Ensign Danni stood up. “You, sir, are as offending as a rebooted Constitution-class design with holes in its pylons. I’m relieving myself from duty!”

“Well, she didn’t need to do that,” Seifer put his hands on his hips as she left.

Amanda fearfully pushed Seifer aside and stepped forward at the view screen. “Phoenix-X to Ferengi vessel. Please stop your space-poking at once!”

The screen clicked on to a view of a towering female Ferengi, DiaMon Cida. “You don’t give me orders, Humaaan! I’m the head of Slug-o-Cola, the largest conglomerate in Ferengi history. I own fleets of marauders, cruisers and modified casino ships. All of which are loaded with lobi-laced rapid fire missiles inexorably tied to latinum-plated tachyon mines!”

“All we have right now is the Gekli non-combat pet,” Kyle reported from tactical.

Cida slammed her fist into the arm of her chair. “The point is I can do whatever I want, any time I want. And right now, thanks to your arrogance, I want to continue my actions until your ship explodes!”

The screen then blinked off and returned its previous exterior view of the Jade Fox and anomaly.

“Wait. So, the Ferengi are a female-dominated society?” Seifer asked.

Amanda nodded. “Preferably so! You see, because women run the Alliance, the Ferengi are the most efficiently powerful species in the Alpha Quadrant. Actually, during the Dominion War, the Jem’Hadaire were a close second. Oh, how I envy their birthing chamber practices.”

Kayl crossed her arms. “It doesn’t matter. Some Ferengi make such arrogant rich people, no matter the gender! Last week, our universes’ DiaMon Cide purchased a crate-load of spherical law-of-probability gambling devices. You know, the kind that were once used on Deep Space 9, during that racquetball match that everyone couldn’t shut up about?”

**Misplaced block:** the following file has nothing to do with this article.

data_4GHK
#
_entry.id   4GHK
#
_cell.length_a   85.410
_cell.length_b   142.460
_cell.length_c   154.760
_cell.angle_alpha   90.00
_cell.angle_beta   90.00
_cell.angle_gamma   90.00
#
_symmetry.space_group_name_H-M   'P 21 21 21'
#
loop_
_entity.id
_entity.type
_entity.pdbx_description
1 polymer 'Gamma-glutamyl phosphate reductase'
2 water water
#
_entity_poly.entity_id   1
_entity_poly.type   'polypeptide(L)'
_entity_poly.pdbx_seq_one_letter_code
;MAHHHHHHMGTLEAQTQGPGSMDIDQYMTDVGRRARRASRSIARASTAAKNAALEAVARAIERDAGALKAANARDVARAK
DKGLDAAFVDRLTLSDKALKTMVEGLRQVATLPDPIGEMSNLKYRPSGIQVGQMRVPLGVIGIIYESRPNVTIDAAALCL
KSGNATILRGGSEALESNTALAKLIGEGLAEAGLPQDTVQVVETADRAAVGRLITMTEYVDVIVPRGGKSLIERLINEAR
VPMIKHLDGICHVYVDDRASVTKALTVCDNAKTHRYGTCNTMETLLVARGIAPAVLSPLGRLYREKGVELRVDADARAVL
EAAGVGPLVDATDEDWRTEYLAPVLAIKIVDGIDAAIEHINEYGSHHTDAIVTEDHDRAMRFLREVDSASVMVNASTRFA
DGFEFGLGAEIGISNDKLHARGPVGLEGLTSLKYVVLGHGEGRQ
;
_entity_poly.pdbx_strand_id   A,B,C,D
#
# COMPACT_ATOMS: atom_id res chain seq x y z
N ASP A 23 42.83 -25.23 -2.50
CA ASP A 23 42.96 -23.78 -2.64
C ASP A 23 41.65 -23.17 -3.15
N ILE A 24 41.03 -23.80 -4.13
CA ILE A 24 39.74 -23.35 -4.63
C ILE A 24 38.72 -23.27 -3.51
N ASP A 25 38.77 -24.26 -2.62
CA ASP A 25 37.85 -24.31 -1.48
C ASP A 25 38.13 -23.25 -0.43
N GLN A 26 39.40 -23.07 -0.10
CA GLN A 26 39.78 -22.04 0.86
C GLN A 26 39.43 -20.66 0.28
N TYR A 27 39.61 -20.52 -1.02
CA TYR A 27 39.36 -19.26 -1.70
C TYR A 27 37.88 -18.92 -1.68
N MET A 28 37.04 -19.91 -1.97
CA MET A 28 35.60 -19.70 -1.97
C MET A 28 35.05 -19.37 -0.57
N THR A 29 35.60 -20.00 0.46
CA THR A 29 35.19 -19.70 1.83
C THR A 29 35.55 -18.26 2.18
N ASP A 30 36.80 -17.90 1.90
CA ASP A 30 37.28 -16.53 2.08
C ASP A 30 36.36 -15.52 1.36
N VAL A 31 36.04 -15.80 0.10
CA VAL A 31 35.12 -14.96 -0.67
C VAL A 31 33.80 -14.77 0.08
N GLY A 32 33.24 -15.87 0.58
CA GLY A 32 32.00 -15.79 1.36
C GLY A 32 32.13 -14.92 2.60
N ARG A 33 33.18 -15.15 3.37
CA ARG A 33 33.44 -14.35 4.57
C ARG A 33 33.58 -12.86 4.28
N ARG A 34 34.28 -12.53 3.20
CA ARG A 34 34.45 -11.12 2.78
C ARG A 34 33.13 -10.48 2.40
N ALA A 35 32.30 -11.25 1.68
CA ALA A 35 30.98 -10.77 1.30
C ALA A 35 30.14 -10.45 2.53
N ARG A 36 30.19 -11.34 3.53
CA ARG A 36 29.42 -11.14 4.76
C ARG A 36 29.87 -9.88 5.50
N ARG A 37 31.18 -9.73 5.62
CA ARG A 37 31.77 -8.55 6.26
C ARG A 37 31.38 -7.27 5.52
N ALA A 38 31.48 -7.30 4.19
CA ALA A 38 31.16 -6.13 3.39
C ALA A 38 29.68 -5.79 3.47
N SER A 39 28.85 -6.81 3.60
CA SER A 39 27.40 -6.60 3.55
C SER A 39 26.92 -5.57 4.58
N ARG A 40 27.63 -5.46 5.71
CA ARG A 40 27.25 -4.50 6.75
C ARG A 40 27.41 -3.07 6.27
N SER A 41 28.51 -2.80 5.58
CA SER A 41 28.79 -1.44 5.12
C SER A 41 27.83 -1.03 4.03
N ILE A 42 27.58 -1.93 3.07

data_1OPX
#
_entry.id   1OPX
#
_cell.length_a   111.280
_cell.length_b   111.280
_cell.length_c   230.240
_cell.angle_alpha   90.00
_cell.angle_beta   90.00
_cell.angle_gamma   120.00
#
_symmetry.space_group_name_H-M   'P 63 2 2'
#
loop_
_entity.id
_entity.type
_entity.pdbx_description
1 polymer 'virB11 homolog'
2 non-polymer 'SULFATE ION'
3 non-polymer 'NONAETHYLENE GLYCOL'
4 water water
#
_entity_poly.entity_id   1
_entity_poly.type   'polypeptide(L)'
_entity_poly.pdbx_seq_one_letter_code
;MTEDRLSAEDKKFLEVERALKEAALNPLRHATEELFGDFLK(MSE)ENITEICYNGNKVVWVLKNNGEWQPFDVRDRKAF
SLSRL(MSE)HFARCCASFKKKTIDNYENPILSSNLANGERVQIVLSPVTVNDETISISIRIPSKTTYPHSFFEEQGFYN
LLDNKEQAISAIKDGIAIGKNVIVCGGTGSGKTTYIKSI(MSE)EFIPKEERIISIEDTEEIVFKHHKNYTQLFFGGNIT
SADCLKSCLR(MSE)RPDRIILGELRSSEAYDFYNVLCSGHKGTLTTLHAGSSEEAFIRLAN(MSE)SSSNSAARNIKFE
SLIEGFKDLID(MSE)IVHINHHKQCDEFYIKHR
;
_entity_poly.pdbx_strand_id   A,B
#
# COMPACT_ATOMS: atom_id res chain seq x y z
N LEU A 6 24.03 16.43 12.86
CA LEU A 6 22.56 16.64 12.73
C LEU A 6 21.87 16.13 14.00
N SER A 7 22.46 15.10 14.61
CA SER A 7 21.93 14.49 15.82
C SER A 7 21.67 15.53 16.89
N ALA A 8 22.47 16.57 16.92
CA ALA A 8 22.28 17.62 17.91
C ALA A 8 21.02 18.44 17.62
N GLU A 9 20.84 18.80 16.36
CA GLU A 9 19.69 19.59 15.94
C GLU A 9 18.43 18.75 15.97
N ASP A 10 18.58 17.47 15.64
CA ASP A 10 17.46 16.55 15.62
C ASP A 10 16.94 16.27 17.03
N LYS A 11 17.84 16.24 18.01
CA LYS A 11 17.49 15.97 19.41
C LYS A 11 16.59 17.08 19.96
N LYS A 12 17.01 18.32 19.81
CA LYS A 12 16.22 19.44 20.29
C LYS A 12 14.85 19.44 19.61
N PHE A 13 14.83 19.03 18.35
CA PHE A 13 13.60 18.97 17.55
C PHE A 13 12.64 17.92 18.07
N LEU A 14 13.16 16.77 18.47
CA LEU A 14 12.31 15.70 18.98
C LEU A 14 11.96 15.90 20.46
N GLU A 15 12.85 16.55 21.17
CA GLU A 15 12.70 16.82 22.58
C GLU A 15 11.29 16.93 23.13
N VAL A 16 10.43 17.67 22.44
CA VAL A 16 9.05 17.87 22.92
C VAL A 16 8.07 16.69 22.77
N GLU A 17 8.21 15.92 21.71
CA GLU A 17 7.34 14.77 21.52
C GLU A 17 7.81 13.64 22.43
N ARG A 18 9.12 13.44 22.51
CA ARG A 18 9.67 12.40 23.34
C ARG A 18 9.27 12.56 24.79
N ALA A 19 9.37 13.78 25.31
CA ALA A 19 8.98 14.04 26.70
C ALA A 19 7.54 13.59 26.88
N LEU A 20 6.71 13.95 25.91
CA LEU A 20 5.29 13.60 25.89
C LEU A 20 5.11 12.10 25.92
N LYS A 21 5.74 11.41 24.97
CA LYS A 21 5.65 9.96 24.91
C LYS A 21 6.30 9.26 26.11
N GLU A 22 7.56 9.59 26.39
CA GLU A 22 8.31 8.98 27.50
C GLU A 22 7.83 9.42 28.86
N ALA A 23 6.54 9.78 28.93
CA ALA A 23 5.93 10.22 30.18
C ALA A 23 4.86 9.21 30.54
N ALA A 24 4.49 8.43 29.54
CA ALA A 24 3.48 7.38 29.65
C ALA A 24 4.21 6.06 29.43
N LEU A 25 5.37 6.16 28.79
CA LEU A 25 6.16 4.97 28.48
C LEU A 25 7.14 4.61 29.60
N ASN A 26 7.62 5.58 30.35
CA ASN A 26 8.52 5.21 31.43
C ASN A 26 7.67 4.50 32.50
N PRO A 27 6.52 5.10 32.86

“Our Deep Space 9 became a wasteland for ketracel white addicts,” Amanda countered hopelessly as she slumped into the Captain’s chair. “Thus eliminating one quarter of our other-Starfleet crew case studies. If you’re wondering, the NX-01 Enterprise doesn’t count.”

Another wave of super-charged omicron particles suddenly hit the Phoenix-X, surging power and blowing control panels.

Seifer climbed himself up against the Bridge’s side rail in delayed realization. “Dammit! Cide used those law-of-probability devices to modify his genesis torpedoes, assuredly leading us into the least probable universe to ever exist.”

“Talk about a weapons buff. Or, is that a nerf?” Kayl questioned.

Seifer walked over to Amanda, dispiritedly. “If only time had no meaning here and I could go to the mountain top on Veridian III. That place has always been my dream escape from all this, and it’s surely a spot where Captain’s are safe from danger and–”

“Not all Commanding officer’s are ensured safety,” Amanda surmised half-heartedly. “Ours is below decks, sick from drinking Slug-o-Cola in a failed attempt to impress DiaMon Cida. You see, I can’t give you any advice, Seifer. I’m not a Captain with command experience,” she paused. “But I bet I know someone who can…”

As Seifer entered Holodeck 3, Lieutenant Commander Amanda’s departing words continued in his mind: “And from her point of view, she just got here too…”

In awe, Seifer approached a woman chopping wood in the side yard of a mountain top cottage, in the Alps. “Seifer… Nikki T. Seifer,” he said to himself.

“Beautiful day,” she stated whilst continuing her chopping.

The male Seifer slowly approached. “Yes, it certainly is.”

“Would you mind?” The female Seifer indicated to a pile of unchopped logs.

Catching on quickly, “Oh.” He picked one up and put it in place for her. “Captain, I’m wondering, do you realize–”

“–Hold on a minute,” she distractedly interrupted. “Do you smell something burning?”

Pointing quickly, he said, “Yeah, do you realize your house is on fire?”

“Dammit!” She dropped her axe to face the developing disaster, of which her holographic Great Dane was barking at. “Computer, delete house and dog.” When they disappeared, she turned to face her male counterpart, “Sorry, that Slug-o-Cola did a number on my egg-frying focus. Chopping wood usually makes me feel better, despite it being the worst activity anyone could ever want to do.”